Scaffolding proteins contain multiple interaction domains to bring important signaling or trafficking proteins into close proximity to AMPARs. GRIP contains seven PDZ domains that can simultaneously bind different PDZ ligand-containing proteins and maintains AMPAR surface expression via direct interaction with GluA2/3. The precise mechanism is still a matter of debate, and early studies hypothesized that the GRIP-AMPAR interaction functioned to stabilize AMPARs at the synaptic membrane (Dong et al., 1999; Osten et al., 2000), but it was later suggested that GRIP links AMPAR-containing REs to kinesin motor proteins and exocytic proteins to facilitate endosomal recycling back to the plasma membrane (Setou et al., 2002; Mao et al., 2010; Thomas et al., 2012). The GRIP-AMPAR interaction is blocked by phosphorylation of GluA2 at Ser880, which is regulated in response to LTD induction (Chung et al., 2000; Kim et al., 2001; Chung et al., 2003) or synaptic scaling (Tan et al., 2015). Additional mechanistic insight into GRIP function is provided by the observation that NSG1/Neep21, a small transmembrane protein that regulates the recycling of AMPARs in basal neuronal conditions interacts with GRIP. This interaction selectively promotes the return of GluA2-containing AMPARs to the plasma membrane, thereby diverting them from lysosomal degradation (Alberi et al., 2005; Steiner et al., 2005).

SAP97 is a PDZ domain containing scaffolding protein and a member of the membrane-associated guanylate kinase (MAGUK) protein family, which binds directly to GluA1 subunit and is thought to be involved in delivering AMPARs to the plasma membrane from intracellular compartments (Leonard et al., 1998; Schlüter et al., 2006). SAP97 forms a complex with GluA1-containing AMPARs and the actin motor protein myosin VI, which supports a role for SAP97 in AMPAR endocytosis and recycling (Wu et al., 2002; Osterweil et al., 2005; Nash et al., 2010). Although myosin VI is usually associated with cargo transport away from the plasma membrane towards actin minus ends, it should be noted that actin polarity is not uniform in mature dendritic spines and so myosin VI could regulate AMPAR traffic towards or away from the plasma membrane in dendritic spines (Nash et al., 2010). However, controversy remains about whether SAP97 regulates basal and/or activity-dependent AMPAR trafficking during LTP (Nakagawa et al., 2004; Schlüter et al., 2006; Howard et al., 2010). These discrepancies are likely due to the incomplete understanding of SAP97 splice variants in early studies and the functional redundancy within the MAGUK protein family (Howard et al., 2010; Liu et al., 2014).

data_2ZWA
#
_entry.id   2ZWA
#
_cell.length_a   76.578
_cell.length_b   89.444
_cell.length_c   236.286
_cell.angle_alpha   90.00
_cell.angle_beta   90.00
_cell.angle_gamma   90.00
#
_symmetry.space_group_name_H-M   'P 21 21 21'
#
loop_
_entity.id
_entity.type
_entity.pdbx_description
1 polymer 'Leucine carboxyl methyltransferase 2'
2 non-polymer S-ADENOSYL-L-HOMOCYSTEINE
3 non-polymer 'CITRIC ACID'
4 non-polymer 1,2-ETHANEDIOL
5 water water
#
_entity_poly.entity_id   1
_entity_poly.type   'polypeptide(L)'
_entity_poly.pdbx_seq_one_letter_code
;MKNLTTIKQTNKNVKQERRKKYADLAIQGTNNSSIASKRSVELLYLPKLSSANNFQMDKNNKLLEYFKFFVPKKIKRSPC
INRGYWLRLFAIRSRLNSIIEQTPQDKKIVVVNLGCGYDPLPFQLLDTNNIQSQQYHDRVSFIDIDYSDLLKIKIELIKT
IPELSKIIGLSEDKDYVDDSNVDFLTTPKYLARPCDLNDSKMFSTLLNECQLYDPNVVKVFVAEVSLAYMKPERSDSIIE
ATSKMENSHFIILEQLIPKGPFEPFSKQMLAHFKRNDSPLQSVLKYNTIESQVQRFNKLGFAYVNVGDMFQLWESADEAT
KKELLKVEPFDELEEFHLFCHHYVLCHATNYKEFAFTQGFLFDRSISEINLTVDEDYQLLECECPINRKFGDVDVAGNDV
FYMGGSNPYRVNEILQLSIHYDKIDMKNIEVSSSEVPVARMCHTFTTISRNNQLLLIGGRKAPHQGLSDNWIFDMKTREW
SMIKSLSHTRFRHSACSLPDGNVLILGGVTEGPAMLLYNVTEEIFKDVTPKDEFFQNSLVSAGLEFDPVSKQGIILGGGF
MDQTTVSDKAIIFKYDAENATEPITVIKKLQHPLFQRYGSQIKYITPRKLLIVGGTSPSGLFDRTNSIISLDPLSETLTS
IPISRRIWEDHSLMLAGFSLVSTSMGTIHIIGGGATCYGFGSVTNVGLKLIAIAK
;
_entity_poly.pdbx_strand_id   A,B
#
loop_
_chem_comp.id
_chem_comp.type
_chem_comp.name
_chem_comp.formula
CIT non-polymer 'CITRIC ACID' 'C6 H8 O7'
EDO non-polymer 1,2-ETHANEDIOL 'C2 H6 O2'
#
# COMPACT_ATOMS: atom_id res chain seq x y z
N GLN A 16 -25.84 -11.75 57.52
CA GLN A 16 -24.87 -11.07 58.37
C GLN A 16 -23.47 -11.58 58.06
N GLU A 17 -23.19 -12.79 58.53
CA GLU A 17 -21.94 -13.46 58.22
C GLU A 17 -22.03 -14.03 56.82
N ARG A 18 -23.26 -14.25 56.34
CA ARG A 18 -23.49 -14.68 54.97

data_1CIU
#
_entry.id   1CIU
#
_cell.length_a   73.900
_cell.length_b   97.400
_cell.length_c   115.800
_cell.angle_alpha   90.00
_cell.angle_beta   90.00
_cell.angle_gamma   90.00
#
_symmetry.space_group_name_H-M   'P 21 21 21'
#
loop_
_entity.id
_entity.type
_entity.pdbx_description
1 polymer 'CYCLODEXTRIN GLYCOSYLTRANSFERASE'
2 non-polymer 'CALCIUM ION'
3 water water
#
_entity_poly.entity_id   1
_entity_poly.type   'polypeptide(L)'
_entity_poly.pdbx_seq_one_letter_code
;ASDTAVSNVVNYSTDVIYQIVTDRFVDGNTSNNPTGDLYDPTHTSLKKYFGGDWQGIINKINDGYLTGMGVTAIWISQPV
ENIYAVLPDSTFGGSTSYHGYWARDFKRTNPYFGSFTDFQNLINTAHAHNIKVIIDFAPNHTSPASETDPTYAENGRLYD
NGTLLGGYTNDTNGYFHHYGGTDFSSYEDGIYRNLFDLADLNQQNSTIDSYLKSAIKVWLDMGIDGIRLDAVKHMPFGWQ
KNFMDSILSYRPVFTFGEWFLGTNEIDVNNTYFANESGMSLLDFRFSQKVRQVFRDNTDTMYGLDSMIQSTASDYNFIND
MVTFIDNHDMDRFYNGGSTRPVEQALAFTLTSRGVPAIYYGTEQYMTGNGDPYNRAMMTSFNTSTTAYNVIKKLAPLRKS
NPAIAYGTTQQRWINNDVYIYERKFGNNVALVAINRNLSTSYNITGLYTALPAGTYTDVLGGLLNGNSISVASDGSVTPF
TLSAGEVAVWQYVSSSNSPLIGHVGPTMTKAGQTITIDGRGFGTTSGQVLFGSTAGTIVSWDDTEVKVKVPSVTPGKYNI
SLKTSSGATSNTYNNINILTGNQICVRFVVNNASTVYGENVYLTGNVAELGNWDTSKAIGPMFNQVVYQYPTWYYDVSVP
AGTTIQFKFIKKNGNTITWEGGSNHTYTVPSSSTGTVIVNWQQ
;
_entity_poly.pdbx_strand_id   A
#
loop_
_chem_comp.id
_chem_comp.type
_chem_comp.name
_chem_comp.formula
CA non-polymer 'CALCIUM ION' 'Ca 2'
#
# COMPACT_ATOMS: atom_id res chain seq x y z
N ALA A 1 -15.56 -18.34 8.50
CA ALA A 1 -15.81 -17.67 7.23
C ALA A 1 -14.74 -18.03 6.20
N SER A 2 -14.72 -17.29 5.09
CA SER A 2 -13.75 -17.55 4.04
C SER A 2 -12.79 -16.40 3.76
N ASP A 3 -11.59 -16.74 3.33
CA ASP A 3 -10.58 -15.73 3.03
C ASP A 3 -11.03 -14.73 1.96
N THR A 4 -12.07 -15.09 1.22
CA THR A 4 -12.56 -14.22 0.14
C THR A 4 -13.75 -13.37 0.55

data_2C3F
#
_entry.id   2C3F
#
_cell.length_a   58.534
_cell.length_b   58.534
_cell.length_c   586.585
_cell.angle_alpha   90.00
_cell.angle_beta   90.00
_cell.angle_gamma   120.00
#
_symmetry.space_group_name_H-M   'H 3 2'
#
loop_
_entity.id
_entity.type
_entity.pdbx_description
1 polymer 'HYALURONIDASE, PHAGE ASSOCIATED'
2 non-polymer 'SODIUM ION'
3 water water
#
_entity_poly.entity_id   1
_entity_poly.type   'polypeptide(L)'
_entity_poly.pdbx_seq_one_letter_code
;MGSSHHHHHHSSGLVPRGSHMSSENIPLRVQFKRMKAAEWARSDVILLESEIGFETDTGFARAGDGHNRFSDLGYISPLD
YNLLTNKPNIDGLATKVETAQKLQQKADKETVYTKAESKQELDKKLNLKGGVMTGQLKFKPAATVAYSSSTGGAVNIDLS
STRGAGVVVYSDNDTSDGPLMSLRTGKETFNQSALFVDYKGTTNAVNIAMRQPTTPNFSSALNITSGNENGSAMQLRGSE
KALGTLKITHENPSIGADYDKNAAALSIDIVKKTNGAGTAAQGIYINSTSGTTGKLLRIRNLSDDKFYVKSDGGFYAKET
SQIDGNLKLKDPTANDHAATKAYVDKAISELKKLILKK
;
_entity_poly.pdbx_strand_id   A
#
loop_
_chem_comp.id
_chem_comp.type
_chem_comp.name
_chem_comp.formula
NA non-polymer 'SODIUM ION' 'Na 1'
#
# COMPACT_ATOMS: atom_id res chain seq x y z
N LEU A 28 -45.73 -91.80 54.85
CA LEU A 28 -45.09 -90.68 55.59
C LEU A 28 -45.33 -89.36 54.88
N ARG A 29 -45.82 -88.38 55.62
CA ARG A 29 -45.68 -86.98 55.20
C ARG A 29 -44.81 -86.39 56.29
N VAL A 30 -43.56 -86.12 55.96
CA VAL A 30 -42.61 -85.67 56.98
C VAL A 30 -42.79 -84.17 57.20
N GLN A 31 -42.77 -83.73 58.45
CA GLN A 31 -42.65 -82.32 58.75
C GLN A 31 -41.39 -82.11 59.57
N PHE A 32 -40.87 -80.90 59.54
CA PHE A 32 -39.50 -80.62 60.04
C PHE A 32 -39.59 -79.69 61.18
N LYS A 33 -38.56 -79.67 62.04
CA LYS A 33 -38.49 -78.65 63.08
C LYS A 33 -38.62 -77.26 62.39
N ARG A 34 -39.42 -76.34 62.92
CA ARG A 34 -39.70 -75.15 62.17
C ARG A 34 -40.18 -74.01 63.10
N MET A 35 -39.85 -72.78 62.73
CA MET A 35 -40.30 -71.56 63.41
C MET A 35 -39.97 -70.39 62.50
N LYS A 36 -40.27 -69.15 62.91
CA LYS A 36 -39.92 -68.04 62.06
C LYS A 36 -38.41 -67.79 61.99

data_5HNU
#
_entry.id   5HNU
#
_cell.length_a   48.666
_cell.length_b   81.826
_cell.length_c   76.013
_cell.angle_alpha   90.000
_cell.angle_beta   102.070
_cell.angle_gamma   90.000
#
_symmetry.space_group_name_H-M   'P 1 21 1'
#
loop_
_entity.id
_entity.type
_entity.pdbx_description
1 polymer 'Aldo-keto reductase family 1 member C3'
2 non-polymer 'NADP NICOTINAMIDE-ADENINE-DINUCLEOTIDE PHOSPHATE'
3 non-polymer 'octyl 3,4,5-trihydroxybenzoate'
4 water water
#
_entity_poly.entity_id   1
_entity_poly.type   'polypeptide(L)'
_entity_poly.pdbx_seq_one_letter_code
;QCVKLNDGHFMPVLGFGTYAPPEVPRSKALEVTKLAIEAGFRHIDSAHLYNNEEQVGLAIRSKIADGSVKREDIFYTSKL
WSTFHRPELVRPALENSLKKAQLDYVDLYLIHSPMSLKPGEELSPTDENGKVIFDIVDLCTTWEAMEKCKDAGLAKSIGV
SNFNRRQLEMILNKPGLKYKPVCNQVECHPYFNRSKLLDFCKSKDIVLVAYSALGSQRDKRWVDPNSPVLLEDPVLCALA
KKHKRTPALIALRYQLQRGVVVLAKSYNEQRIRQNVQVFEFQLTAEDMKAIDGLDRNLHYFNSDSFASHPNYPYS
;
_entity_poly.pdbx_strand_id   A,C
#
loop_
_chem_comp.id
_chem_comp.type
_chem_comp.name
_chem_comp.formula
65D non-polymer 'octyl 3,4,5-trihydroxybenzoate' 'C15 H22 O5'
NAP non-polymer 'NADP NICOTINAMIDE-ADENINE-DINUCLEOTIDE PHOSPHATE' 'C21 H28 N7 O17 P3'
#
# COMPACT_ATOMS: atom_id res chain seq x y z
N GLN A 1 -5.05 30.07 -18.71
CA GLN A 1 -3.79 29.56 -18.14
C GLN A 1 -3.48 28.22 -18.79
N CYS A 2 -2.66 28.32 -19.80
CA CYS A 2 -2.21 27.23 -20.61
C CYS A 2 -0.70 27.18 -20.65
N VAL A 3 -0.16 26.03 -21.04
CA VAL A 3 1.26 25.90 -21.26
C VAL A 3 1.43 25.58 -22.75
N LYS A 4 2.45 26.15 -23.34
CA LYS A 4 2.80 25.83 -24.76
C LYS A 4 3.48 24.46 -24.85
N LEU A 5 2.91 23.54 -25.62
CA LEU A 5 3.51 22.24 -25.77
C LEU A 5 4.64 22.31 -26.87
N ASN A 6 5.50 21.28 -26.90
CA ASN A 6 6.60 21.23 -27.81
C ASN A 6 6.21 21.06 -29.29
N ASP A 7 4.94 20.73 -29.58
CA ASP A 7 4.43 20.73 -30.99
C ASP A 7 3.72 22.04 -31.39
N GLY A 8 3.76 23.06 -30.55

Membrane-associated guanylate kinase inverted 2 (MAGI2) is structurally related to MAGUKs in that it contains a guanylate kinase-like domain and multiple PDZ domains, and proposed to act as an AMPAR scaffolding protein. MAGI2 interacts with AMPARs via TARPs (Deng et al., 2006), and is thought to maintain an intracellular pool of AMPARs, and hence constitutive AMPAR recycling to the plasma membrane (Danielson et al., 2012a,b).

AKAP79/150 interacts with AMPARs indirectly via SAP97 and contains binding domains for several kinases and phosphatases, such as PKA and calcineurin (Sanderson and Dell’Acqua, 2011). It is essential for anchoring PKA and calcineurin in close proximity to homomeric GluA1 AMPARs, so that they are transiently recruited to the synapse during LTD, LTP and homeostatic plasticity (Lu et al., 2007; Sanderson et al., 2018). AKAP79/150 is a substrate for the palmitoyl acyl transferase DHHC2, which is associated with REs (Greaves and Chamberlain, 2011; Woolfrey et al., 2015). Palmitoylation of AKAP79/150 by DHHC2 is required for AMPAR trafficking to the plasma membrane during LTP, probably as a result of more efficient PKA-dependent GluA1 phosphorylation (Keith et al., 2012; Woolfrey et al., 2015). It has also been suggested that CaMKII may cause the depalmitoylation of AKAP79/150 by an unknown mechanism, resulting in its removal from endosomal membranes in spines during LTD (Woolfrey et al., 2018). This may also influence AMPAR trafficking, but has not been empirically tested.